Doctor Faustus

“I offer you influence.”

Johann Fennhoff, aka Doctor Faustus, is most famously known to modern comic fans as one of the masterminds behind the death of Captain America in 2007, using his mind manipulation powers to force Sharon Carter to deliver the killing shot. He was also a member of a subsidiary Hydra group called the Secret Empire, which coincidentally is the name of the Marvel event this new cabinet will be participating in. Faustus also ports closer than ever ties to Steve Rogers; when Kobik reset reality, Faustus’ father, Sebastian Fenhoff, ran the boarding school Rogers attended as a budding Hydra agent.

When Elisa Sinclair finds Faustus, he is posing as a psychiatrist to a wealthy debutante in order to fleece her fortune. As someone who makes his living off of controling others, Sinclair’s offer of influence will allow Faustus to return to his roots as a master manipulator on a much larger scale.


Gorgon

“I offer you vengeance.”

Tomi Shishido’s loyalties have bounced around between the Hand and Hydra since his appearance in “Wolverine” Vol. 3 #20. Born with the mutant power to turn anyone into stone upon making eye contact, he was killed in a battle against Wolverine; upon seeing his own reflection in the X-Man’s adamantium claws, he turned himself turned to stone and was then shattered. Gorgon would later be resurrected by the Hand at the behest of Hydra, where he served as the Wolverine stand-in for Norman Osborn’s Dark Avengers.

Called the “spear in the East” by Elisa Sinclair, the Gorgon is enticed by the chance to inflict vengeance upon those who have wronged him. Whether that vengeance comes against rival Hydra cells, the Hand or an unknown third party remains to be seen.


Arnim Zola

“I offer you discovery.”

The mad scientist has been a thorn in Captain America’s side since they first clashed with one another in World War II. Zola’s consciousness was able to survive the many decades since, having been transferred to a robotic body. In the first iteration of “Marvel NOW!,” Zola trapped Cap in Dimension Z, where time moves faster than normal. Rogers spent years fighting Zola and his bioengineered army, eventually even convincing the biochemist’s genetically-engineered son Ian to fight evil at his side as the new Nomad.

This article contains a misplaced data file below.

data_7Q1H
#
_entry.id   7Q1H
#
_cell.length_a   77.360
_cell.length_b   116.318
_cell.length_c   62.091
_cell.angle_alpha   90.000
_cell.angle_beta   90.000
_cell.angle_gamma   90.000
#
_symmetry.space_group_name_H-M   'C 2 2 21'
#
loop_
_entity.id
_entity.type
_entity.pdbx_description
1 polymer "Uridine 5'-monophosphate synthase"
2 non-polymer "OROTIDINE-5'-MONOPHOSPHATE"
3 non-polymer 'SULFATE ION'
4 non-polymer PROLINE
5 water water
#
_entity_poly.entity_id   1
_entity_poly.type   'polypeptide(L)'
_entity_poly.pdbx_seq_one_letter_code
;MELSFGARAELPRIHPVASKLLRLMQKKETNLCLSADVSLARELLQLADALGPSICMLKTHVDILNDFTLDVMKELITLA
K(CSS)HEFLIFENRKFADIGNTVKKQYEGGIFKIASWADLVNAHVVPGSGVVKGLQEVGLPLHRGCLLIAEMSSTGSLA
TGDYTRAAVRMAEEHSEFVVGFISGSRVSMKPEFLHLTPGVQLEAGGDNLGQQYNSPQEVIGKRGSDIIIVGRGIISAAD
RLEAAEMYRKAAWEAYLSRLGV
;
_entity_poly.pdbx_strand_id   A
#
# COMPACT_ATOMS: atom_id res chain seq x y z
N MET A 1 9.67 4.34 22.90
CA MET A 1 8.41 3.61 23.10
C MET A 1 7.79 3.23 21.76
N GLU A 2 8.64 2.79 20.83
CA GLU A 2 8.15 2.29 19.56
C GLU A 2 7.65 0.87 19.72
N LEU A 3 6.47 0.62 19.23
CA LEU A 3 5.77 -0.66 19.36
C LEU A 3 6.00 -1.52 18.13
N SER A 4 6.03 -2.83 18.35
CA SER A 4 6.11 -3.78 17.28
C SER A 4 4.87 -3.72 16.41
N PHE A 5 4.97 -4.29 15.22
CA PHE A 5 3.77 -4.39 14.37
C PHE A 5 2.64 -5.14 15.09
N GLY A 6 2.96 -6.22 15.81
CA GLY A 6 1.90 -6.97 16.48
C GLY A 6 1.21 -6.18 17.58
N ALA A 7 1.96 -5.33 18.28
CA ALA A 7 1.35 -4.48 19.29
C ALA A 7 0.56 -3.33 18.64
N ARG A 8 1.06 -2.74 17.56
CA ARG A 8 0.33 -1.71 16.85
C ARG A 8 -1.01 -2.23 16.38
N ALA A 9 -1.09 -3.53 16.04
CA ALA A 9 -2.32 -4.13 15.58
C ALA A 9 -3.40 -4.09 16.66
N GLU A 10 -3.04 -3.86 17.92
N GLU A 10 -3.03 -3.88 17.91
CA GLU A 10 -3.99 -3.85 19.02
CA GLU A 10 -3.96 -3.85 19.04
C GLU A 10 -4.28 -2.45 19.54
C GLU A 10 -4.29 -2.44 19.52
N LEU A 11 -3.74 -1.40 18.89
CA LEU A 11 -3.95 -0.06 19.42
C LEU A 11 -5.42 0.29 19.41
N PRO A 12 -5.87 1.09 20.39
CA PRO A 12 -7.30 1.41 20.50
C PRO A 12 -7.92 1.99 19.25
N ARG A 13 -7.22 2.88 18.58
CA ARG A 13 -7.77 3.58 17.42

Just a week before his recruitment here, Zola made a guest-appearance in a back-up story for “Amazing Spider-Man” #25 where he himself recruited Otto Octavius – in a newly cloned body – to join Hydra as the Superior Octopus. When we see Elisa Sinclair makes her own offer to Zola, she conjures an image of a cosmic cube, a powerful artifact the mad scientist has manipulated on many occasions, and thus an item of particular interest to him — certainly of enough interest for Zola to align himself with the rest of Hydra’s new High council… for now, at least.


Kraken

“I offer you meaning.”

The most interesting of Elisa Sinclair’s recruits is the new Kraken. In “Secret Warriors,” we learned two people previously wore the Kraken helmet and armor: Daniel Whitehall and Nick Fury, Sr.’s brother, Jake Fury. Whitehall was the original Kraken, a puppet master who remained behind the scenes, helping to train and lead some of Hydra’s finest operatives, including Viper. Kraken was involved in the creation of the Hive, and gave a young Gorgon his Godkiller Sword.

After Jake Fury became aware that Whitehall was the Kraken, the younger Fury killed Whitehall and took his place in order to infiltrate Hydra. He would appear again as one of the Hydra officials in Steve Rogers’ remastered history.

There appears to be a new person taking on the role of the Kraken when Sinclair meets him in Scotland. She drops some clues as to his true identity, saying “the man this suit belonged to — he meant a great deal to me,” along with calling him “family.” Whoever is playing this role is believed to be dead; could it be a resurrected Whitehall, or is it someone else with close ties to Sinclair? Time — and “Secret Empire” — will tell.